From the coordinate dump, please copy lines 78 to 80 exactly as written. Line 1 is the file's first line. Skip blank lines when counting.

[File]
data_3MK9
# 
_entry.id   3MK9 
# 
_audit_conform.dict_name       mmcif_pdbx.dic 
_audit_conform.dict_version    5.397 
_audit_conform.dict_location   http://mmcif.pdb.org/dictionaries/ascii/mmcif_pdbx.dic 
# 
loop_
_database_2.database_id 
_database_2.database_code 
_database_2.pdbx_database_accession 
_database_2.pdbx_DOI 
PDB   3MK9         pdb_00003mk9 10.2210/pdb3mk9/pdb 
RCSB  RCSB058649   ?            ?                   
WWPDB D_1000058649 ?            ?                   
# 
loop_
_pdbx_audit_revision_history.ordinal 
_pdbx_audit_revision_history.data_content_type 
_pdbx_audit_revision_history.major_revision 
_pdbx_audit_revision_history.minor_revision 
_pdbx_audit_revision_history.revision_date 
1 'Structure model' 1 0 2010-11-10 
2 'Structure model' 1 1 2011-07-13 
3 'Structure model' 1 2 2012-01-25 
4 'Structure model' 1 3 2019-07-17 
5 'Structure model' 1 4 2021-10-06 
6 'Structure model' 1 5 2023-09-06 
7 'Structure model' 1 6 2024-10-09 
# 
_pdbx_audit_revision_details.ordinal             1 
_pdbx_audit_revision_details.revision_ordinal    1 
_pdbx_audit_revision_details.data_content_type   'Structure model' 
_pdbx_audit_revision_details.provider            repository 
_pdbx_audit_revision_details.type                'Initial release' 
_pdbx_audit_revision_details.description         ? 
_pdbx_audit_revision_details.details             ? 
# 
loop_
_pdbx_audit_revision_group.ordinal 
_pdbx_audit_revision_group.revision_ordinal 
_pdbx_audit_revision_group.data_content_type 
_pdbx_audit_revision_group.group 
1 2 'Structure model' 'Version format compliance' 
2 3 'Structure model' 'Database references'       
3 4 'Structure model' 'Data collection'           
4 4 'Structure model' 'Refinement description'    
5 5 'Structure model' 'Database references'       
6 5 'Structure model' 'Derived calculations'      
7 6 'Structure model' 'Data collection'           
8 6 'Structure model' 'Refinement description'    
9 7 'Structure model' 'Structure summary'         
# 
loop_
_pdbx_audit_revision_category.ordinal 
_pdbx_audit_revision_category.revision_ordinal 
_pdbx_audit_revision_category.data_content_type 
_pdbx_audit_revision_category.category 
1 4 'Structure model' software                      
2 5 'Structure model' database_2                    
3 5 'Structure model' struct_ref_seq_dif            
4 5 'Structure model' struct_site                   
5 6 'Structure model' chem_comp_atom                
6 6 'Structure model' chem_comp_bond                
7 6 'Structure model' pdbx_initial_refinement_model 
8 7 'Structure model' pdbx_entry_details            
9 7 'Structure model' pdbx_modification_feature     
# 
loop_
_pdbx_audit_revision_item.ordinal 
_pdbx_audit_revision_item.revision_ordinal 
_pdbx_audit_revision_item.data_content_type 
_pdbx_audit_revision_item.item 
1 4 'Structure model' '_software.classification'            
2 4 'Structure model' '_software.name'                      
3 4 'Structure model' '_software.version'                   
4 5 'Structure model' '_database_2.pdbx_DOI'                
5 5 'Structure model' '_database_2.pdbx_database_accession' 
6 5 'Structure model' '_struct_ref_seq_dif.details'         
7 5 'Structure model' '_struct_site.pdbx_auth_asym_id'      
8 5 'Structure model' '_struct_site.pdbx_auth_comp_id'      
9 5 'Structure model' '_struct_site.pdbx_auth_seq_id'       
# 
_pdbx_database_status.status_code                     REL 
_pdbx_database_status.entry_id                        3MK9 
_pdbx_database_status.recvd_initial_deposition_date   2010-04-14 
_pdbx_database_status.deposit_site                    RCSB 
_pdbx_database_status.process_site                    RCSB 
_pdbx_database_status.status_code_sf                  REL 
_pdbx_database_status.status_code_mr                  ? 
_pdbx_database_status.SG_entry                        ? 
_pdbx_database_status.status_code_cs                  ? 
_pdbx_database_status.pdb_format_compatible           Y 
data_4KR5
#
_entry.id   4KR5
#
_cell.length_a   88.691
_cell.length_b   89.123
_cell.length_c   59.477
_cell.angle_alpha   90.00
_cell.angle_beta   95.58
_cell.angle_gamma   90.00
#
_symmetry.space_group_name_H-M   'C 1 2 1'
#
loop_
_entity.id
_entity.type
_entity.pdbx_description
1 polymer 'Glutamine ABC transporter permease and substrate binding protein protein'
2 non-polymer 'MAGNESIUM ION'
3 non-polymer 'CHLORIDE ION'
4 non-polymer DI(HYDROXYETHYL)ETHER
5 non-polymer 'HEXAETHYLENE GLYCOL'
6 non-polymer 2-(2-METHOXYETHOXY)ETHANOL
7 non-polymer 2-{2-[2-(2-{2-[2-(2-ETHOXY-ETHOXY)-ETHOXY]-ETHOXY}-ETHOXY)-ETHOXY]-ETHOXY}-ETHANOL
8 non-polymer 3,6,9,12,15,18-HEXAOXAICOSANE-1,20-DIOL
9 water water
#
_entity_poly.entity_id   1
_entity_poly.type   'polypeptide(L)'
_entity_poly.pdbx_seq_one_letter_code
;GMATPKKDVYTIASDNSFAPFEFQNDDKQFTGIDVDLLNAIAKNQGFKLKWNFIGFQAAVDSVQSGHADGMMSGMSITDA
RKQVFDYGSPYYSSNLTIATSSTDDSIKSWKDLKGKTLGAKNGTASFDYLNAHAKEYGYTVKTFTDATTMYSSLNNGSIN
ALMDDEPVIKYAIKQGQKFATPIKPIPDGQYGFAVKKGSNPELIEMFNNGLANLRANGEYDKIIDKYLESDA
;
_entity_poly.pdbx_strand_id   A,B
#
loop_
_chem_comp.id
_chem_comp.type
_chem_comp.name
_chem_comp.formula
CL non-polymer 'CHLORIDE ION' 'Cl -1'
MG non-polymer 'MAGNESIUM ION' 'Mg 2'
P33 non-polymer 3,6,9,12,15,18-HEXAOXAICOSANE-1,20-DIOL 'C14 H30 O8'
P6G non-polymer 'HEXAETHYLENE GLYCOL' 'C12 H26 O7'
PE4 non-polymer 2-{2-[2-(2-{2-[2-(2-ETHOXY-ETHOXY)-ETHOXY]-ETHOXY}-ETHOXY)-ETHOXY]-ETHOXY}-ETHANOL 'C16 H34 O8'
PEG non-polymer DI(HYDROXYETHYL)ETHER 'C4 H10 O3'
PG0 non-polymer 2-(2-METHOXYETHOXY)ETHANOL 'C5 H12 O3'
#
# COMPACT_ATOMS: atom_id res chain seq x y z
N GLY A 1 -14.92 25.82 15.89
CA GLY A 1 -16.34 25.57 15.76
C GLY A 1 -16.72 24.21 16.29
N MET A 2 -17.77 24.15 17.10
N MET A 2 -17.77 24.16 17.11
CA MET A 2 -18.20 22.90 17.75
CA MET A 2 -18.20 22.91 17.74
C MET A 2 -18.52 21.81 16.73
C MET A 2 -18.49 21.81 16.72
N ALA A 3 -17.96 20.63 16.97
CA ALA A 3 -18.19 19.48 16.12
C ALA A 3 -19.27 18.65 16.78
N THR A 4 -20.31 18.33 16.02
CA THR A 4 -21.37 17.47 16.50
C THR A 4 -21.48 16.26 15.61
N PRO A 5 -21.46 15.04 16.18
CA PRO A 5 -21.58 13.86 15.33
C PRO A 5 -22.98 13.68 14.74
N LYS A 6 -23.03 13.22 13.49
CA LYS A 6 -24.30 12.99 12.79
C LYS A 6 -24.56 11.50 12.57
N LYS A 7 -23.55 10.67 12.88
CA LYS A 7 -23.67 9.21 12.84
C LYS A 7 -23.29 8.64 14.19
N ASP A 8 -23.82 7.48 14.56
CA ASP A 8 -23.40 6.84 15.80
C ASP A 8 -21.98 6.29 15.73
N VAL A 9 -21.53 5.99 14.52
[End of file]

4 5 'Structure model' '_database_2.pdbx_DOI'                
5 5 'Structure model' '_database_2.pdbx_database_accession' 
6 5 'Structure model' '_struct_ref_seq_dif.details'         